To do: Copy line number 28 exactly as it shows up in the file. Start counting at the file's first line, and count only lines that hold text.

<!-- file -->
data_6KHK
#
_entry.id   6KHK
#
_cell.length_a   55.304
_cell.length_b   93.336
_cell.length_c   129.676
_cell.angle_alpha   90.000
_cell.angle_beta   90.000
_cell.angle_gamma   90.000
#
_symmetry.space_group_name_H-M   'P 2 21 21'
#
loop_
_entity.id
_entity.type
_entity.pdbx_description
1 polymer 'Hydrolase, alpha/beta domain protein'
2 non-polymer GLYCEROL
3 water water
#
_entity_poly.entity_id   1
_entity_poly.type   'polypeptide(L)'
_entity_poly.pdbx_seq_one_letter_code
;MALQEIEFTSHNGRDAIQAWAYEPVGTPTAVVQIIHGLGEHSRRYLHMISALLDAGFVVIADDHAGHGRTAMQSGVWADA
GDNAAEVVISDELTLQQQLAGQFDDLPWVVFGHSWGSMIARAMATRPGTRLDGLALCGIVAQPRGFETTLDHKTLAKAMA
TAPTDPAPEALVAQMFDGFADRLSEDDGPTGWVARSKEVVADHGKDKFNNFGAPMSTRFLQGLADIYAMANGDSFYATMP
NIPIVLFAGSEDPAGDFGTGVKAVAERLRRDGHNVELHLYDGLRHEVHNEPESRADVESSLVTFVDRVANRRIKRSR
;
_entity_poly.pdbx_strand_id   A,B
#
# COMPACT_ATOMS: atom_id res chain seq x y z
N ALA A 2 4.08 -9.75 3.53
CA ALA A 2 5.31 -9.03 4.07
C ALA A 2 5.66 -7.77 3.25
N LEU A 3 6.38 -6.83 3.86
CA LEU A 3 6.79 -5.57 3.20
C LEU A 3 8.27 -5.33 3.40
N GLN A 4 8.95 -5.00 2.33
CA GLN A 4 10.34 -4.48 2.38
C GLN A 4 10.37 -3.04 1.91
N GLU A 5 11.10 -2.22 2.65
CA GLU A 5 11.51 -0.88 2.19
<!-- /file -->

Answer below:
NIPIVLFAGSEDPAGDFGTGVKAVAERLRRDGHNVELHLYDGLRHEVHNEPESRADVESSLVTFVDRVANRRIKRSR